Monday, September 26, 2005

Companies with Legacy Systems May Be Missing Out of Knowledge of Aging Workers

Ben Lieberman, principal architect for BioLogic Software Consulting, has published an article suggesting that many enterprises still execute critical business operations through older software systems that run on large, mainframe computers rather than individual PCs. Wrting about legacy systems for IBM's developerWorks, he argues that while these conmpanies continually update, extend, and integrate their systems, paradoxically many of them "also have policies that threaten the single greatest source of knowledge about their older systems: their most senior personnel. Although the aging workforce represents a vast pool of talent and experience, these businesses neither actively recruit senior workers nor provide incentives to retain those on staff. Instead, they mistakenly assume that they can hire younger, lower-paid people to perform the same tasks."
Clearly, senior personnel with intimate knowledge of the systems slated for replacement should play a pivotal role in the project. An organization that does not recognize the unique value of these individuals for new system development as well as legacy system maintenance may find that it has wasted a few million dollars on a new system that is not as effective as the old one. By actively working to retain these senior team members, organizations can dramatically reduce the costs associated with legacy system maintenance as well as the risks associated with system integration and replacement. Providing incentives in the form of personal growth strategies, such as training in the use of automated tools, involvement with new company projects, and other continuous learning opportunities, will help entice older personnel to remain within the company, share critical system information, and make invaluable contributions to system modernization projects.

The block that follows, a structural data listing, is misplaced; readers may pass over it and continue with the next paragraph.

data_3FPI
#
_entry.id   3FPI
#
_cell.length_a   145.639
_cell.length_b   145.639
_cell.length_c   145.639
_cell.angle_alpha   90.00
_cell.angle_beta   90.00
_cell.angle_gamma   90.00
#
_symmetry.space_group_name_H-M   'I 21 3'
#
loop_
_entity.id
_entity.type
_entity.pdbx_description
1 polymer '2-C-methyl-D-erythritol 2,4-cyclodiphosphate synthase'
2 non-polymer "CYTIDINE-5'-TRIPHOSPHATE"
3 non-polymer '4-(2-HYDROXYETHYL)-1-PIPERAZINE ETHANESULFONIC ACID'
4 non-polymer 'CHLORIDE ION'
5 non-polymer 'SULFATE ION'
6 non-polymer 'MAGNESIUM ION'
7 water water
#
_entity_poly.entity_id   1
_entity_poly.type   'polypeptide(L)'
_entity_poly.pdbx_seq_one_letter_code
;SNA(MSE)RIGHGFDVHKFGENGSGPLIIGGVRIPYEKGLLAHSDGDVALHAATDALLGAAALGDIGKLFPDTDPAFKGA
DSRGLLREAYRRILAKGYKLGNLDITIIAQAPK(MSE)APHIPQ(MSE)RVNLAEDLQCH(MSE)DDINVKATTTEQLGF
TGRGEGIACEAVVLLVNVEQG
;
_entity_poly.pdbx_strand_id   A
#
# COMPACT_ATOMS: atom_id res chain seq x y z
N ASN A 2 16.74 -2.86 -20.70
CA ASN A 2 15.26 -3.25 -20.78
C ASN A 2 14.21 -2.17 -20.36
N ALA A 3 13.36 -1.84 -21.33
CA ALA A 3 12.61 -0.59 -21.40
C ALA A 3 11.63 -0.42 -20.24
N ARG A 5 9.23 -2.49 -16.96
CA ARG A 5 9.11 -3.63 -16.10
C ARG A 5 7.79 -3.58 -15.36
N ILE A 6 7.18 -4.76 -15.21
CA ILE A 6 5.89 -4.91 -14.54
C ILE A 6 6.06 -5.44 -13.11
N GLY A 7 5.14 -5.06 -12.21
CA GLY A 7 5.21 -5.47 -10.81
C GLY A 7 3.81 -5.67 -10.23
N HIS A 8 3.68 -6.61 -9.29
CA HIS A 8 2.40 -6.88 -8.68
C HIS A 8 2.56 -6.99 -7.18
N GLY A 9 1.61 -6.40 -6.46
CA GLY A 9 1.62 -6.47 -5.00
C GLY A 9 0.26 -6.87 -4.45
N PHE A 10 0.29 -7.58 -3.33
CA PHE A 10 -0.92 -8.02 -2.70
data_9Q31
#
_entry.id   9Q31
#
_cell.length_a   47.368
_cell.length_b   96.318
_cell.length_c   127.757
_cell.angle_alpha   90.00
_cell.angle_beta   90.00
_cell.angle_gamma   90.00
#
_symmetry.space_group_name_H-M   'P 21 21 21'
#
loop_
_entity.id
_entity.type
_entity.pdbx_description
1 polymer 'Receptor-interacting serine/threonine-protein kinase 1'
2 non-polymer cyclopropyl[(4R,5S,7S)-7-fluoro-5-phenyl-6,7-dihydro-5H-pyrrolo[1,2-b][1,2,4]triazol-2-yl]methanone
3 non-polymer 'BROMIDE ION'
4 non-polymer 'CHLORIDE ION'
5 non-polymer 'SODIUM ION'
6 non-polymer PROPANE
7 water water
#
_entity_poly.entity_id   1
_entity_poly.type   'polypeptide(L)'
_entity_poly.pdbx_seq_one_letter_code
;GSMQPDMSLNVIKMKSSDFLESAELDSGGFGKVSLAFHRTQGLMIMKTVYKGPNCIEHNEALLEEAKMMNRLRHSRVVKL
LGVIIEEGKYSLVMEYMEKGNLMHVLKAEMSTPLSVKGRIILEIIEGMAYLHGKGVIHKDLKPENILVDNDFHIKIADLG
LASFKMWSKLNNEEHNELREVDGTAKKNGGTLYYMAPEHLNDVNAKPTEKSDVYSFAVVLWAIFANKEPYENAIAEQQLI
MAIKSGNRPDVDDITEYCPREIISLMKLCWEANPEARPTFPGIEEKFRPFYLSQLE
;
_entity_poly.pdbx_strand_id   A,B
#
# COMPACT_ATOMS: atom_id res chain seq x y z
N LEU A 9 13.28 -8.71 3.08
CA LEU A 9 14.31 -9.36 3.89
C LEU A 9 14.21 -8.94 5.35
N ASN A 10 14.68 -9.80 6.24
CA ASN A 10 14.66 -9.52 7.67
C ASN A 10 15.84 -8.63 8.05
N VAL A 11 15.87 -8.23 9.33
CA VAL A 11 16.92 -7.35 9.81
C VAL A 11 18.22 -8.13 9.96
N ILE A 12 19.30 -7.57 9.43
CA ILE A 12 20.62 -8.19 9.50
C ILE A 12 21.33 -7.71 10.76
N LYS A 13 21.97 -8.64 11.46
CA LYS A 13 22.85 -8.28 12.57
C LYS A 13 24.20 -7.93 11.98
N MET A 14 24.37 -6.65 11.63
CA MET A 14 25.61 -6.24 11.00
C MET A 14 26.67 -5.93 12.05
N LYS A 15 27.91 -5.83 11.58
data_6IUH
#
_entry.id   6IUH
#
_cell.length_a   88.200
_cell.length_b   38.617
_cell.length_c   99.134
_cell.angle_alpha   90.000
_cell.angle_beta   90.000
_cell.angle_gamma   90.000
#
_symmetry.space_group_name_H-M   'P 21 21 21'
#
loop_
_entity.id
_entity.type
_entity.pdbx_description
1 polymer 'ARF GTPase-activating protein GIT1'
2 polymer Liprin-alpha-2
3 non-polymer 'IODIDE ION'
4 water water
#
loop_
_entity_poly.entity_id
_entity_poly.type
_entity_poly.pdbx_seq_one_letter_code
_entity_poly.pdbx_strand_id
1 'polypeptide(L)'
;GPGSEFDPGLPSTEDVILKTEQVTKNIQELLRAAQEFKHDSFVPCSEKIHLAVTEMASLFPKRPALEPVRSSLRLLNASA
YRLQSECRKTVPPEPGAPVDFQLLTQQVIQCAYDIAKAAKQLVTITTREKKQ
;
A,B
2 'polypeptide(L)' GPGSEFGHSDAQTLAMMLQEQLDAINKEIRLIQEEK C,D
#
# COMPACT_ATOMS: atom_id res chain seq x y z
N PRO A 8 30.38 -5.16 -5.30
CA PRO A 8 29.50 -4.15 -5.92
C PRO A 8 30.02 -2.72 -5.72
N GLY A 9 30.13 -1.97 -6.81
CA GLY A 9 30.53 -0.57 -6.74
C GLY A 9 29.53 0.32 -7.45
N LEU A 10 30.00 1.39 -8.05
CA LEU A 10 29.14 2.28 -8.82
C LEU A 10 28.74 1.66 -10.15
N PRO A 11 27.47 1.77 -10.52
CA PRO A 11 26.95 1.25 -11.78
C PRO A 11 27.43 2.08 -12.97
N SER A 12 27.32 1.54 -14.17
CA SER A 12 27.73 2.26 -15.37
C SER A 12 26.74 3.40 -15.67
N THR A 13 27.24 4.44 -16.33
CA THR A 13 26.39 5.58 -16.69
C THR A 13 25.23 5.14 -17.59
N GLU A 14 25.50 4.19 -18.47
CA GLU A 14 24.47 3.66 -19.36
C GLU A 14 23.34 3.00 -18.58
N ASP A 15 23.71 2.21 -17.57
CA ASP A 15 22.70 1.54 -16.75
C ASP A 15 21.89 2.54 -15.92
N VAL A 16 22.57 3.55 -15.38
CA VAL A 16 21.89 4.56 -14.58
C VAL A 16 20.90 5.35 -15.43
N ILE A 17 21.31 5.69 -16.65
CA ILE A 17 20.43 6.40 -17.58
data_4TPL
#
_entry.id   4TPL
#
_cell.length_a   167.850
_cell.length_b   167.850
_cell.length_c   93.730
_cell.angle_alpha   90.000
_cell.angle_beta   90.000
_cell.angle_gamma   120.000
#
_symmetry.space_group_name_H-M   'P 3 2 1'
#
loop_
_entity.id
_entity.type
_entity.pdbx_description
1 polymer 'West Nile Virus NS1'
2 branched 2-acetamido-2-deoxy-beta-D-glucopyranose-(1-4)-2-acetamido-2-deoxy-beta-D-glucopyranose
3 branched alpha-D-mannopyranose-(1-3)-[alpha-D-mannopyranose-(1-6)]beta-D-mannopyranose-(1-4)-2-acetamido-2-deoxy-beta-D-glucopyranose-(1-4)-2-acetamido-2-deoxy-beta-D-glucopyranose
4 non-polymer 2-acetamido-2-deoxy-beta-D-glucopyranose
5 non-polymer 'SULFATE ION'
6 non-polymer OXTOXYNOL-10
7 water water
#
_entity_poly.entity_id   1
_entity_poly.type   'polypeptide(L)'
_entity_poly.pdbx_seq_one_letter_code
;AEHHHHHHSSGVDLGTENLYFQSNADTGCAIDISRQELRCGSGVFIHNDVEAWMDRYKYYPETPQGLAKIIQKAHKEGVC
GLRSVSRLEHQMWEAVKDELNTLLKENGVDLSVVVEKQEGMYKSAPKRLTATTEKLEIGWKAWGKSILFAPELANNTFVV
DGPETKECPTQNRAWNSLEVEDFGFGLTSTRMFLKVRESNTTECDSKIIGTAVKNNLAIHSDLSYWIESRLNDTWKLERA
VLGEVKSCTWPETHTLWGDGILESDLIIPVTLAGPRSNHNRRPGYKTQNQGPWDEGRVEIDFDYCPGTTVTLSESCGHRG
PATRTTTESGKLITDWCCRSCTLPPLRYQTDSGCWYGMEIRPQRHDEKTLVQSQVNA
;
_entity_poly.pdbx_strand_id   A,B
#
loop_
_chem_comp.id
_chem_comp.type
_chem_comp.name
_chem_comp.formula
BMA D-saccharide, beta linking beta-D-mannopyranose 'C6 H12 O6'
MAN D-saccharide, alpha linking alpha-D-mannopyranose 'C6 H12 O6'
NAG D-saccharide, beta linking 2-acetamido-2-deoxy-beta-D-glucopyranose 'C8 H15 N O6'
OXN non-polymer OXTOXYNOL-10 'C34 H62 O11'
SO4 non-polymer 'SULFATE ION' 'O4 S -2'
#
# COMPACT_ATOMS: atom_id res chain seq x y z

Also, see interesting SlashDot conversation about this article.

Source: "Keeping the lights on: Legacy systems and the maturing workforce" IBM (September 15, 2005)

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